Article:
Some dealerships in the Manhattan area rely on DropCar's more than 250 drivers to transport vehicles needing service, instead of transporting owners.
DropCar began in New York City in 2015. At the time, drivers could be retained by individuals — for instance, to wait in the car while the client shopped or ate dinner — or as a monthly service that stored customers' vehicles when those vehicles weren't in use, a valuable service given the high cost of parking in the city.
Then the business caught the eye of the fixed operations director at Mercedes-Benz Manhattan, who approached the company to contract with his dealership.
For Mercedes-Benz Manhattan and a growing number of area dealerships, DropCar drivers fetch customers' vehicles and deliver them to the dealership's service department. Once the repair is completed, the drivers return the vehicles to the customers.
Demand for the service from dealerships has grown more quickly "than we initially anticipated," DropCar CEO Spencer Richardson told Automotive News: "These guys are coming to us."
DropCar's arrangement with dealerships provides stores access to the drivers, as well as DropCar's Enterprise Vehicle Assistance & Logistics technology platform. The platform essentially oversees pickup and delivery of vehicles for customers and dealerships, tracking car movement and repair status. Real-time maps, which dealership staff and customers can see, show vehicle location and driver information.
Sal Iacono, Bram Auto Group's vice president of fixed operations, said that since several of the North Bergen, N.J., group's dealerships switched to DropCar more than two years ago, the program has not reduced the stores' loaner total. But managing pickup and delivery of customer vehicles has become easier.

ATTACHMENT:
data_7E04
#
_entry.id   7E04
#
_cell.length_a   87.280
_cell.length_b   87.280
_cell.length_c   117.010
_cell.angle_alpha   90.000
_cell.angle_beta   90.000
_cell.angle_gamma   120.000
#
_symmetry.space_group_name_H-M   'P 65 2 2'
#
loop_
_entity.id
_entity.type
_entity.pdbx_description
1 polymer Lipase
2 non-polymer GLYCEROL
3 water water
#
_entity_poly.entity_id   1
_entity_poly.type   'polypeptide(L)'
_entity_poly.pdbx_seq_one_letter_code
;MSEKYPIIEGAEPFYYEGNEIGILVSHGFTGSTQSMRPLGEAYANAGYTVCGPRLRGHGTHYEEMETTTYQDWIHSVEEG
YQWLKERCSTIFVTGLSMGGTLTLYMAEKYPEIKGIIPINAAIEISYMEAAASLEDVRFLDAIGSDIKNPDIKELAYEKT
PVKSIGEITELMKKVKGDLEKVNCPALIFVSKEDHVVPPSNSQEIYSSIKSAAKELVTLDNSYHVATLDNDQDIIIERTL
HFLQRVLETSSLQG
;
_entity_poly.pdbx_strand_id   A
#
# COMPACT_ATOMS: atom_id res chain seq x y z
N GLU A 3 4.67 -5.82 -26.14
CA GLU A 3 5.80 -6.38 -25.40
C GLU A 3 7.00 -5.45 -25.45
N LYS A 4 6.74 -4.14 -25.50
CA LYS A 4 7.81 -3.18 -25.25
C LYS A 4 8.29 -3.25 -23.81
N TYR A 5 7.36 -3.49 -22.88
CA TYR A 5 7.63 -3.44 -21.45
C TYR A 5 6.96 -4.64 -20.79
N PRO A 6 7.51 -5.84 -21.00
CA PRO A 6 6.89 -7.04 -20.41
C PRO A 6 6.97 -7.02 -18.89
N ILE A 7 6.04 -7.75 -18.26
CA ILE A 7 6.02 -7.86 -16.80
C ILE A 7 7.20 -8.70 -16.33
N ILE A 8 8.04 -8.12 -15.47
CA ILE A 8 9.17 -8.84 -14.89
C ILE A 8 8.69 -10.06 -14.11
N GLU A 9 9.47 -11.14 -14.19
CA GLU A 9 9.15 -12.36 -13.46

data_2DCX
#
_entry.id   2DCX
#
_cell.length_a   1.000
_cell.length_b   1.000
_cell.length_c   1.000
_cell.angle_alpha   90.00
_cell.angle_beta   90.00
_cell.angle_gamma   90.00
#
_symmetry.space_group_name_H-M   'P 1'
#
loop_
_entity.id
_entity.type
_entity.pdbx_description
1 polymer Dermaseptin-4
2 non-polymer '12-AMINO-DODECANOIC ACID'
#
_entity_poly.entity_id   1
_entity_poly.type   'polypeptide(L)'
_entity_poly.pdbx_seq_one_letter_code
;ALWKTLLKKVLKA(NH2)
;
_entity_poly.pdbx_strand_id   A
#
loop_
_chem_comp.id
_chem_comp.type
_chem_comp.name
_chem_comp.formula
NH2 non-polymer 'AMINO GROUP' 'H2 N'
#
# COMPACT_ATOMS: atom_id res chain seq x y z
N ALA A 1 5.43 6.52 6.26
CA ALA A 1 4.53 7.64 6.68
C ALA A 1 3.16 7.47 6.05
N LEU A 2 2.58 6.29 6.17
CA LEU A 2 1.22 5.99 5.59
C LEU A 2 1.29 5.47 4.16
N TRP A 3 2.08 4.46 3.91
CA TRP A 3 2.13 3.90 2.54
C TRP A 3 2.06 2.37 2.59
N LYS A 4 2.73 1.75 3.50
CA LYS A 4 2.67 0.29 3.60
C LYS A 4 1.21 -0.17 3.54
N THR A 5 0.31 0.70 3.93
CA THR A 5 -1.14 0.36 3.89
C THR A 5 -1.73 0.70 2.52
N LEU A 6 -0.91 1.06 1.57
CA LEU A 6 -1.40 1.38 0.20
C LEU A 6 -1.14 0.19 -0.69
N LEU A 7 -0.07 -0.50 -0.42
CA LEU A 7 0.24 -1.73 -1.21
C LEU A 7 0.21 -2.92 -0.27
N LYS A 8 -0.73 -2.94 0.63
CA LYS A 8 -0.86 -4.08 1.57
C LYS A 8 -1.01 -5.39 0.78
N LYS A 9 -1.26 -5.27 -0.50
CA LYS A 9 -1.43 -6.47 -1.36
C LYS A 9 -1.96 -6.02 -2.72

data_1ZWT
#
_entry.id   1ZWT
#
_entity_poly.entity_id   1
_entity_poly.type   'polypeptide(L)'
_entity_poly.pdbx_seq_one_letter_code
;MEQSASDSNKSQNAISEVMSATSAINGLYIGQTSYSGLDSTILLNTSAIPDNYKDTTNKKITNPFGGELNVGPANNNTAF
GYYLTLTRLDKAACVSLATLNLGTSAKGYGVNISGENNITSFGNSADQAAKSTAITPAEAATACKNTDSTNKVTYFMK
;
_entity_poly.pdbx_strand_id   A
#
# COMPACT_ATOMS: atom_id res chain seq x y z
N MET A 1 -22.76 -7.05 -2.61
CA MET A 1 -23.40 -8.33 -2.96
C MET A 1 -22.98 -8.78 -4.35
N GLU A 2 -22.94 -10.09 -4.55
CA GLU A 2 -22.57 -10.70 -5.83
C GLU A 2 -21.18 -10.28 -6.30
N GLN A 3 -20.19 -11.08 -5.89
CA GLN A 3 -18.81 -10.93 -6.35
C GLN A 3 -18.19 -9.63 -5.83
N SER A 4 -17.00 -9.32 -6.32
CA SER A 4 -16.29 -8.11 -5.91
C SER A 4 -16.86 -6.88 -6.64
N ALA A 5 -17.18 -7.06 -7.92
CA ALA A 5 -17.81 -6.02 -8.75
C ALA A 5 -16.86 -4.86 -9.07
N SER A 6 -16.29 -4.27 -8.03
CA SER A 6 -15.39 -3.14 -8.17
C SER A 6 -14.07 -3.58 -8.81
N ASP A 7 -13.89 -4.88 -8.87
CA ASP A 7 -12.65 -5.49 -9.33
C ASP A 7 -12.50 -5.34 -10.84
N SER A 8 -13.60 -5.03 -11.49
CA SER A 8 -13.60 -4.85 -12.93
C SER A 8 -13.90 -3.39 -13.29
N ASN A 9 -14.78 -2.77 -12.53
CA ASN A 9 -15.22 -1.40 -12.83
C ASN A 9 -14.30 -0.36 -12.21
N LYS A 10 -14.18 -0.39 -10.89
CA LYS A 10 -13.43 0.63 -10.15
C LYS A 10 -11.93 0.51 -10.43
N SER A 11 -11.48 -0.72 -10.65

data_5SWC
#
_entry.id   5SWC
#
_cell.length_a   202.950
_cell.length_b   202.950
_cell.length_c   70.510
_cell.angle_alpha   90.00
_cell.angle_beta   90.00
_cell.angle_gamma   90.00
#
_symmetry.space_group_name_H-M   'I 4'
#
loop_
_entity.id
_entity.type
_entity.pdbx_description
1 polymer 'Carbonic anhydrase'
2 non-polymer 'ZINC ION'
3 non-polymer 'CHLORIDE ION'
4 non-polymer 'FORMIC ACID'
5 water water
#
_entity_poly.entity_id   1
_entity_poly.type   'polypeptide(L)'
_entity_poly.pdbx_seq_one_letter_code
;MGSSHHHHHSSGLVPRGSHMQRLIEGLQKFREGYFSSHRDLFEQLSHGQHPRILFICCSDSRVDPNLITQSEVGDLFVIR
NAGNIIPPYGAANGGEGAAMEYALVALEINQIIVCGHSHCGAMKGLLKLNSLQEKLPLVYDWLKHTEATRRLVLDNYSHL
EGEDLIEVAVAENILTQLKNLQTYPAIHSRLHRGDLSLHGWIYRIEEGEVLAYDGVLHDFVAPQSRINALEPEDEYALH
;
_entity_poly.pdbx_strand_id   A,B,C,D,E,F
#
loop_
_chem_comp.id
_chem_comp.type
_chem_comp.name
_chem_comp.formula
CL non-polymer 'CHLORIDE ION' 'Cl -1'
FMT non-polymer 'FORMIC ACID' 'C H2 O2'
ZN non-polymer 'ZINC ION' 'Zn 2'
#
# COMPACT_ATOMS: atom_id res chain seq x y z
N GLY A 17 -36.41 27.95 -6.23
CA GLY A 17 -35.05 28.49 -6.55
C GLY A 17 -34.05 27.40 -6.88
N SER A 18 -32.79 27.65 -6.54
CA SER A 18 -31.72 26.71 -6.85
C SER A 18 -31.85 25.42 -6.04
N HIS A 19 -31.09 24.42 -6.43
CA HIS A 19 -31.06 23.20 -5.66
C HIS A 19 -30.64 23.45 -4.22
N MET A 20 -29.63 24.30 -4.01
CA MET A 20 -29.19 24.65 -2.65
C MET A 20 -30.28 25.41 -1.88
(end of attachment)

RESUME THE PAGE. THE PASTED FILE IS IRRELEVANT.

Using a driving service eliminates idle hands on dealership payrolls, while increasing the flexibility of moving vehicles on days when demand is heavy or light, the group's Lexus of Manhattan found. The dealership employed between four and six people to move vehicles, plus one or two managers to coordinate the drivers.
"If we had a team of people that were 100 percent efficient, we could probably make an argument that this is something that we can handle in-house," Iacono said. But that's not the case. "If demand increases significantly one day, and you have a fixed team, they can't handle that."
Toyota of Manhattan and Lexus of Queens, the other two Bram dealerships contracted with DropCar, were unable to offer customer vehicle pickup and delivery until they teamed with the company.
For Iacono, even if the net cost per vehicle transfer is higher with DropCar than before, the agility of outsourcing to a larger company to meet customer demand is worth it.
"It's not about saving money," he said. "It's more about the ease of managing the system, and the ability to satisfy customer demand."